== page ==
Updated: Oct 10, 2021
Living in the Moment and Embracing the Journey
The wind whistles through my hair, throwing my curls into a frenzy dance around my head. Into the distance, the moon rests low in the sky and the sun creeps up behind it, ready to steal the white orb’s place. Orange and pink bleed into the ink-black of the night and a faint chirping rings from the distant tree line. I sit, cross-legged, with my back against the well as I pick at the blades of grass within reach. My mind has been bombarded by the weight of the task at hand; by what I have completed and what efforts still await. In times like these, when reality overwhelms me, I try to take a moment to look at what is happening in front of me rather than what I am expecting.
I see it like this: at the exact moment that I am ripping the grass from the ground, watching the sunrise, and worrying about how much further I have to go, I am also taking my first steps out of my bathroom and into this abandoned garden. My past self still exists, confused and hopeful with a lot on her plate; by the same token, there is a future me overcome with joy and pride that she has resurrected this garden and persevered on this journey towards emotional growth. The difference between me at this moment, me in the past, and me in the future are what I know now, the things I once knew, and that which I have yet to learn. It is natural to want to quell fear with possibility, to want to imagine a way out of your problems before you face them; but, there is always something changing about you, which is unpredictable. Looking back at how far you have come is one thing, it is a celebration of the self within the safety of your consciousness; but, concerning yourself with what is yet to come, toggling through the endless possibilities of the future, is a dangerous game. One that often leads to the dread and avoidance that drive procrastination and hopelessness. So, let the past you finish what they have to do to get where you are now and let your future you enjoy their celebration and confidence without worrying about where they could have gone wrong.
This journey towards emotional growth is not an easy task. It is breaking yourself down to put the pieces back together from scratch; it is emerging from your shell raw and pink, exposed to the elements in a search for another. When I was a little girl, I would lie on the patch of grass in my front yard and watch the clouds float by overhead. I would imagine I was a bird flying high above me, looking down at the little dots of people below; and then that I was an astronaut watching the blobs of brown and blue spin from the comfort of the moon. I would imagine a bigger picture until I got to the fiery glow of the cosmos, and I was nothing more than a microscopic speck in the grand scheme of the universe.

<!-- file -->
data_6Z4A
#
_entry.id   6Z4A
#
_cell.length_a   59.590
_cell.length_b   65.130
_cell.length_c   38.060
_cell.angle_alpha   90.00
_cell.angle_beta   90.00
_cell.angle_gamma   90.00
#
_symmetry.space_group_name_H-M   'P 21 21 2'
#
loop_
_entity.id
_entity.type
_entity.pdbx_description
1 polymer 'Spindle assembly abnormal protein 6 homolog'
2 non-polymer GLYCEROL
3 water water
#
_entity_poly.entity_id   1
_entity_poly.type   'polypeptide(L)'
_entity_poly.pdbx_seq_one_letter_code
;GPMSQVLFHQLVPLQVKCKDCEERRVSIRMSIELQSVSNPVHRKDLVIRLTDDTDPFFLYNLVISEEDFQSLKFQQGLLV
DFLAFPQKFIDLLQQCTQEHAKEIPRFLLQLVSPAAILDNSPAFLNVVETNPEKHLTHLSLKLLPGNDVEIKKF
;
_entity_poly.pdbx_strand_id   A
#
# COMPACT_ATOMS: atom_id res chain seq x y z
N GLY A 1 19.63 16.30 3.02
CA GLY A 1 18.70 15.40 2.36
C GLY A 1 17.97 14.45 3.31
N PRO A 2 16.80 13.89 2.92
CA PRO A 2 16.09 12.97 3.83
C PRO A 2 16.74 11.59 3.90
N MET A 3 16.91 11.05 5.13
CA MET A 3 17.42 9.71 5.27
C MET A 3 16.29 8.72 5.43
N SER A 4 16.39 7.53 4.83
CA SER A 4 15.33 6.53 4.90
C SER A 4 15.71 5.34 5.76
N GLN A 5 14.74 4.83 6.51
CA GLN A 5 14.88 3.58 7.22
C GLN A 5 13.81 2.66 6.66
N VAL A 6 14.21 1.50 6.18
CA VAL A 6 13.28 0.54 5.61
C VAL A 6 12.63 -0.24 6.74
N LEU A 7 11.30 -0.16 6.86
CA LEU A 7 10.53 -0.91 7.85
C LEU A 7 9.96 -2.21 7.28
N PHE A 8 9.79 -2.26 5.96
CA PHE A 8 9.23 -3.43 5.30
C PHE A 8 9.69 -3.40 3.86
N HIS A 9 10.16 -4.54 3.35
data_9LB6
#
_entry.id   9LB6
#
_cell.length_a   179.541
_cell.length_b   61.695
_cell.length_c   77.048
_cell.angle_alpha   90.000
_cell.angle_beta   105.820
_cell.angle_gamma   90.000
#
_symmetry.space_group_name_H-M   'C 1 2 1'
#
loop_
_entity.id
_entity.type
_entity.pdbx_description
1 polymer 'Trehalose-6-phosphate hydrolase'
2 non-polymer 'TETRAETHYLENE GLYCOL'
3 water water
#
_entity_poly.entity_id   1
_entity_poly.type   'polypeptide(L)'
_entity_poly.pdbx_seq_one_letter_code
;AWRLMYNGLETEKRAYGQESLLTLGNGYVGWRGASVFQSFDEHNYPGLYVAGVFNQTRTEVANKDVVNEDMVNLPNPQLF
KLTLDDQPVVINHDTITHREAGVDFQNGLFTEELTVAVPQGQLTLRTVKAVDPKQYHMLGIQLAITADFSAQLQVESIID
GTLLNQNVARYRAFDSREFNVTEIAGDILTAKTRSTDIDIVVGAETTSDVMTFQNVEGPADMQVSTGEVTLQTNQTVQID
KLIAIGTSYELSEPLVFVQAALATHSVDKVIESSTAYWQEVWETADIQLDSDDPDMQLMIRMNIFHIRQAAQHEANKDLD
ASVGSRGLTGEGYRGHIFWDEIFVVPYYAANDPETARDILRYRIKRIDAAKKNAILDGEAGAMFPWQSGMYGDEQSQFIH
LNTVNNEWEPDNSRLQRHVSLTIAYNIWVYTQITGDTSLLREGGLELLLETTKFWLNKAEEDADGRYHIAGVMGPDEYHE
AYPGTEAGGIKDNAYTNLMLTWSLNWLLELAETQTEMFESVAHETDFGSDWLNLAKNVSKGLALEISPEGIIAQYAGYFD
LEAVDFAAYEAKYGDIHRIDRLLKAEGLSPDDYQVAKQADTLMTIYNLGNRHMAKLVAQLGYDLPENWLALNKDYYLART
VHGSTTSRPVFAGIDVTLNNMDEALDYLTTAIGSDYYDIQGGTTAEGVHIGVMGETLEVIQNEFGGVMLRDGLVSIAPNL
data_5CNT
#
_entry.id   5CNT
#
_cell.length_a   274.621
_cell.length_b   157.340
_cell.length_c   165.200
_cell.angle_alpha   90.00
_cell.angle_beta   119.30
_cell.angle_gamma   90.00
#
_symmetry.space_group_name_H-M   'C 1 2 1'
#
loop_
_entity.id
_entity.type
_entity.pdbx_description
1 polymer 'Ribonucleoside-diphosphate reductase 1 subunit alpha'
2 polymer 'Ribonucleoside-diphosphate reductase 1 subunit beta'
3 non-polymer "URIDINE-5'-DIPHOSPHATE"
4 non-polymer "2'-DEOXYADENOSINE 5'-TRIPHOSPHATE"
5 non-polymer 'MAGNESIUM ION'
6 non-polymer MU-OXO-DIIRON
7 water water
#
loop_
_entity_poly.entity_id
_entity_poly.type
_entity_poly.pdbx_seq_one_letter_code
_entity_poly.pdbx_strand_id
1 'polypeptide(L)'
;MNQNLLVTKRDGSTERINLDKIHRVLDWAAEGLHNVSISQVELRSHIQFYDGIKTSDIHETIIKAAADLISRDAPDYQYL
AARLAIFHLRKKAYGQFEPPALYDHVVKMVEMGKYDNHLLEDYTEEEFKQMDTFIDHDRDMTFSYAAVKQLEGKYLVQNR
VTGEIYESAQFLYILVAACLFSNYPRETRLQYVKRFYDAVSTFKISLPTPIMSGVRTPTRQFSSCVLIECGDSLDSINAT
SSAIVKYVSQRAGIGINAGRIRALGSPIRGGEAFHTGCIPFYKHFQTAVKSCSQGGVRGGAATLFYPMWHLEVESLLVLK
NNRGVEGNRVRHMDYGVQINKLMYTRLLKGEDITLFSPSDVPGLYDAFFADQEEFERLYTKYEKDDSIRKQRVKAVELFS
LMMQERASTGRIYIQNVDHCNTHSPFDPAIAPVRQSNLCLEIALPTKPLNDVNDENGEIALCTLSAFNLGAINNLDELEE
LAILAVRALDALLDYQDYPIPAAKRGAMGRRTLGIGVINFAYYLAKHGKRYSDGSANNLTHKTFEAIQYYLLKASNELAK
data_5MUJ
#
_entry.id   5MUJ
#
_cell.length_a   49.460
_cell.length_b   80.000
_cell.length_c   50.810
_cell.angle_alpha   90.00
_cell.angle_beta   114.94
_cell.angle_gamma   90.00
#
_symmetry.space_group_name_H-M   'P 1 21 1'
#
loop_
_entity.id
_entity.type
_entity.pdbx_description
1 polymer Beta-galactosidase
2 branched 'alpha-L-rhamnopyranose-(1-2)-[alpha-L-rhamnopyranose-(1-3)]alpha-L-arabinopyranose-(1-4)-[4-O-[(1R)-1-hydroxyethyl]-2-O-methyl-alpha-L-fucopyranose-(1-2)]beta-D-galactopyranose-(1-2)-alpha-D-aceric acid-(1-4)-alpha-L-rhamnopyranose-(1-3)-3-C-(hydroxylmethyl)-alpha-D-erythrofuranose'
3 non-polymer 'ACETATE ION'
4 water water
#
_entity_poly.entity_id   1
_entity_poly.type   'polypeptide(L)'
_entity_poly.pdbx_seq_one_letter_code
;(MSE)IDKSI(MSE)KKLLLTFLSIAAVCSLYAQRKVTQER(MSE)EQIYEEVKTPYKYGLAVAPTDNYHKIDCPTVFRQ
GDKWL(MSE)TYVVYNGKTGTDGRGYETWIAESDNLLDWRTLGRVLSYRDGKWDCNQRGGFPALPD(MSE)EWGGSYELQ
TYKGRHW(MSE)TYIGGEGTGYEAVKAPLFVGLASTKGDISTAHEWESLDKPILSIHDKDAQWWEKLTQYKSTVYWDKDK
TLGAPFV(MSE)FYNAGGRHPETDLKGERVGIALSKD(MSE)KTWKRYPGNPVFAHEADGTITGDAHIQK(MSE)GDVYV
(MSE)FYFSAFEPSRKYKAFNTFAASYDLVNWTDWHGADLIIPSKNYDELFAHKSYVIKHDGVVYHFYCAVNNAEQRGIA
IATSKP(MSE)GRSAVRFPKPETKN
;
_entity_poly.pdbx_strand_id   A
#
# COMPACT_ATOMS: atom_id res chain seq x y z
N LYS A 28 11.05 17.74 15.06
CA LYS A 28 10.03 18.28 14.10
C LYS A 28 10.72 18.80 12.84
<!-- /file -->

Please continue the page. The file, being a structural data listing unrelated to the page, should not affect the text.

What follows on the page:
As I sit here with achy knees and grass under my fingernails, I am reminded of that microscopic place in the grand scheme of things, and my problems don’t quite feel as big as they did before. I am nothing but one person trying to better themselves to the best of their ability and, at this moment, that is all that matters: that I have tried my best and that I only push myself to be better. At this moment, I am that little girl lying beneath the clouds, reminding herself that this world is infinite and so is my potential.
Being present is about recognizing that you can only control so much; that there are highs and lows in everything that we do. Mastering social awareness requires a solid understanding of yourself; to interact with others without letting them too heavily influence how you view your progress and capabilities. Understanding the emotions of others must be prefaced with an understanding of your own emotions presently, and that is where being present comes into play. With a social awareness score of 74, I would argue that I am adept at understanding others without jeopardizing my belief system and self-esteem. Here is what my coworkers have to say about my social awareness skills; their words have been revised, as needed, for clarity:
“I would have expected Nubia to score higher than a 74/100 on the social awareness scale. From what I’ve gathered from working with Nubia, she seems like a very intuitive, empathetic person. I think Nubia is very socially aware and can easily pick up on emotional cues”
“Recently, I’ve seen a lack of presence from Nubia in the context of our working relationship. They do not always show up, and when they do they do not engage as much as they should: if at all. This score makes sense to me as they need work in the area of social awareness. I would love to hear from them more because I know there’s so much more to Nubia than we see.”
With an emphasis on human emotion, memory, and reliving experience, Nubia is a Chicago-based short fiction writer. As a black working-class woman, their life experiences within hegemonic academia have informed their writing, pushing their interests towards the representation of the Other while capturing the varying perspectives of those deemed unworthy of empathy. Follow her on instagram @nubiapharah